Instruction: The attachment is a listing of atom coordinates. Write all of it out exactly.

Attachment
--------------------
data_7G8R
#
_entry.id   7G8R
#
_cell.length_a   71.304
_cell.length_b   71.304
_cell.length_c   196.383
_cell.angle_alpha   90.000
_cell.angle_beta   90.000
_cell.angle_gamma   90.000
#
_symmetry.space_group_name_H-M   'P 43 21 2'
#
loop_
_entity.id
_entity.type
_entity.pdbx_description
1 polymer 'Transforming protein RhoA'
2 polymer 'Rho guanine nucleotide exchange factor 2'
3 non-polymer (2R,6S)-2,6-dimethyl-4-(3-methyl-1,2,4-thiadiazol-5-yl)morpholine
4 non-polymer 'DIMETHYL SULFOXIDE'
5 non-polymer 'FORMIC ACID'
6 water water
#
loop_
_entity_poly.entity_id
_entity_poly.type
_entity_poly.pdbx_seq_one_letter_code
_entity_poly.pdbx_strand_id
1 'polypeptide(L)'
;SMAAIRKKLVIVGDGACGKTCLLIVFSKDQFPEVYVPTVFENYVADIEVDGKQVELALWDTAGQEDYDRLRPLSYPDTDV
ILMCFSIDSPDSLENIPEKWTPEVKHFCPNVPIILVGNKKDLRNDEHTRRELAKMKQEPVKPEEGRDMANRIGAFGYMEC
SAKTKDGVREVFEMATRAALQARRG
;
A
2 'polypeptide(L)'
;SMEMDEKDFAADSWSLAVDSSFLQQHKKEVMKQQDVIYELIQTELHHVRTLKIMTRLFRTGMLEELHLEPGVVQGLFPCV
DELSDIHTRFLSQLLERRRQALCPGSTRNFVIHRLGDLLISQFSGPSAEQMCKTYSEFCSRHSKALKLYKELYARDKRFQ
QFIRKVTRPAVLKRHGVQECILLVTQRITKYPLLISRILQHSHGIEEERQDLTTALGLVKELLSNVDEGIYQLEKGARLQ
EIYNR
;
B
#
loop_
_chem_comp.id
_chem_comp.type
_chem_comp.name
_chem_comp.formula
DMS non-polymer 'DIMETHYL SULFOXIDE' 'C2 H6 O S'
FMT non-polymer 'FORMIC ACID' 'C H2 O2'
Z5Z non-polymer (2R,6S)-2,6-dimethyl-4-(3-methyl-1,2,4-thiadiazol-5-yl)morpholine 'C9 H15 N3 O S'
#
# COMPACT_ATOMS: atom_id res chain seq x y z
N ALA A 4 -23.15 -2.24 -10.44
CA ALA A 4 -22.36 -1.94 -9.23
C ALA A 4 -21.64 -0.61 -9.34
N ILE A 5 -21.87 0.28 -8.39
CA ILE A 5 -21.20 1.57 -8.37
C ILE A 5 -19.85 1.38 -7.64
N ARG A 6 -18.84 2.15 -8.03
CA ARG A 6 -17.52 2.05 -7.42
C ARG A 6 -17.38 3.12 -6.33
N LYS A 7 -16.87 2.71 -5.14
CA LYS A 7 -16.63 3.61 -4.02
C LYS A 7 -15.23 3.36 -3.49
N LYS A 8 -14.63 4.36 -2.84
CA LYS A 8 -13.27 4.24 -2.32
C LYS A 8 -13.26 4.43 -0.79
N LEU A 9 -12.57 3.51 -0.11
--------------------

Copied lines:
data_7G8R
#
_entry.id   7G8R
#
_cell.length_a   71.304
_cell.length_b   71.304
_cell.length_c   196.383
_cell.angle_alpha   90.000
_cell.angle_beta   90.000
_cell.angle_gamma   90.000
#
_symmetry.space_group_name_H-M   'P 43 21 2'
#
loop_
_entity.id
_entity.type
_entity.pdbx_description
1 polymer 'Transforming protein RhoA'
2 polymer 'Rho guanine nucleotide exchange factor 2'
3 non-polymer (2R,6S)-2,6-dimethyl-4-(3-methyl-1,2,4-thiadiazol-5-yl)morpholine
4 non-polymer 'DIMETHYL SULFOXIDE'
5 non-polymer 'FORMIC ACID'
6 water water
#
loop_
_entity_poly.entity_id
_entity_poly.type
_entity_poly.pdbx_seq_one_letter_code
_entity_poly.pdbx_strand_id
1 'polypeptide(L)'
;SMAAIRKKLVIVGDGACGKTCLLIVFSKDQFPEVYVPTVFENYVADIEVDGKQVELALWDTAGQEDYDRLRPLSYPDTDV
ILMCFSIDSPDSLENIPEKWTPEVKHFCPNVPIILVGNKKDLRNDEHTRRELAKMKQEPVKPEEGRDMANRIGAFGYMEC
SAKTKDGVREVFEMATRAALQARRG
;
A
2 'polypeptide(L)'
;SMEMDEKDFAADSWSLAVDSSFLQQHKKEVMKQQDVIYELIQTELHHVRTLKIMTRLFRTGMLEELHLEPGVVQGLFPCV
DELSDIHTRFLSQLLERRRQALCPGSTRNFVIHRLGDLLISQFSGPSAEQMCKTYSEFCSRHSKALKLYKELYARDKRFQ
QFIRKVTRPAVLKRHGVQECILLVTQRITKYPLLISRILQHSHGIEEERQDLTTALGLVKELLSNVDEGIYQLEKGARLQ
EIYNR
;
B
#
loop_
_chem_comp.id
_chem_comp.type
_chem_comp.name
_chem_comp.formula
DMS non-polymer 'DIMETHYL SULFOXIDE' 'C2 H6 O S'
FMT non-polymer 'FORMIC ACID' 'C H2 O2'
Z5Z non-polymer (2R,6S)-2,6-dimethyl-4-(3-methyl-1,2,4-thiadiazol-5-yl)morpholine 'C9 H15 N3 O S'
#
# COMPACT_ATOMS: atom_id res chain seq x y z
N ALA A 4 -23.15 -2.24 -10.44
CA ALA A 4 -22.36 -1.94 -9.23
C ALA A 4 -21.64 -0.61 -9.34
N ILE A 5 -21.87 0.28 -8.39
CA ILE A 5 -21.20 1.57 -8.37
C ILE A 5 -19.85 1.38 -7.64
N ARG A 6 -18.84 2.15 -8.03
CA ARG A 6 -17.52 2.05 -7.42
C ARG A 6 -17.38 3.12 -6.33
N LYS A 7 -16.87 2.71 -5.14
CA LYS A 7 -16.63 3.61 -4.02
C LYS A 7 -15.23 3.36 -3.49
N LYS A 8 -14.63 4.36 -2.84
CA LYS A 8 -13.27 4.24 -2.32
C LYS A 8 -13.26 4.43 -0.79
N LEU A 9 -12.57 3.51 -0.11